Teaching methods

The main teaching methods will be lectures (around 3 hours daily, broken into two 1.5 hour lectures each) presented using highly visual slides and a few whiteboard explanations. Hands-on practicals will make up the rest of the work; it will consist of a series of exercises applying methods covered using both real and synthetic datasets, Jupyter Notebook and Python, with supporting libraries.


CML is intended as an introductory course in Machine Learning that will be accessible to all PRO students. The course is less appropriate for students who already have significant experience of Machine Learning methods and tools.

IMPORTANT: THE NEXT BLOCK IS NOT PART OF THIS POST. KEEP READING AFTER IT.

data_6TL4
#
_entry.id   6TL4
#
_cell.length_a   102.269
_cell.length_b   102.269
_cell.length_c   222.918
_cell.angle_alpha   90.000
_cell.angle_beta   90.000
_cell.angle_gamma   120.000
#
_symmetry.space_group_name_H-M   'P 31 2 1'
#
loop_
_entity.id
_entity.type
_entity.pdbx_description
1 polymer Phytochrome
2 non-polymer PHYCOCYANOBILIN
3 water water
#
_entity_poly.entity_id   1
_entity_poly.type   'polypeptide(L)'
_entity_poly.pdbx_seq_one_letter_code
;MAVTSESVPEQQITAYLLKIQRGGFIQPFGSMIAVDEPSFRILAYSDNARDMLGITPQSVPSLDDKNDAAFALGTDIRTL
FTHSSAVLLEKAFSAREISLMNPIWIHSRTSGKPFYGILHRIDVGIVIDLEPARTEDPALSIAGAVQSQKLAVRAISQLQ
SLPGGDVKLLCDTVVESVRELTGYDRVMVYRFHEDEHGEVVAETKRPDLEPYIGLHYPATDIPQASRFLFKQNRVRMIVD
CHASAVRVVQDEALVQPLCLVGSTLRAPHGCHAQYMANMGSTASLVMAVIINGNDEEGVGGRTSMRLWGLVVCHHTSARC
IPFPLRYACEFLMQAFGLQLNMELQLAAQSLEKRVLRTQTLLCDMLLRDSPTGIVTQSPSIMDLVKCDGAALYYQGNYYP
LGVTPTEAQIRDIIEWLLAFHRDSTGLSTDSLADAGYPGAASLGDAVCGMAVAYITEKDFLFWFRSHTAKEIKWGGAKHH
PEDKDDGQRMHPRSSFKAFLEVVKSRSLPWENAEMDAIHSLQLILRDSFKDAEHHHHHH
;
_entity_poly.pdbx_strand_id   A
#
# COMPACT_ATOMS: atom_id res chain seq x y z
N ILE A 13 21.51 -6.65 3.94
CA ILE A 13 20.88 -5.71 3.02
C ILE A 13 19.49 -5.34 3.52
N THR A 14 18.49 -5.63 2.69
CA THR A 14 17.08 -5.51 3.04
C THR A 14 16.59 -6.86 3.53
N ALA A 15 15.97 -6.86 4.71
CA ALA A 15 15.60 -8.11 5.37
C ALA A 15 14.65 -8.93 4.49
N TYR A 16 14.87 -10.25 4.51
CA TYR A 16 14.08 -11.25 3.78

In terms of mathematics, some familiarity with techniques of probability; introductory calculus and linear algebra will be helpful. Resources covering these topics will be provided in the pre-study material and in the early part of the course (We will not be doing rigorous mathematical derivations of classifier properties, proofs of convergence or delve into detail in training algorithms).

The MSc contains two modules relating to Machine Learning: CML (this module) and ‘Deep Neural Networks’ (DNN). Whereas DNN focusses exclusively on neural network methods, CML provides a broader and more fundamental view of Machine Learning.  As such, a natural ordering for these two courses would be for students to complete first CML and then DNN. Note that CML is not a formal pre-requisite for DNN.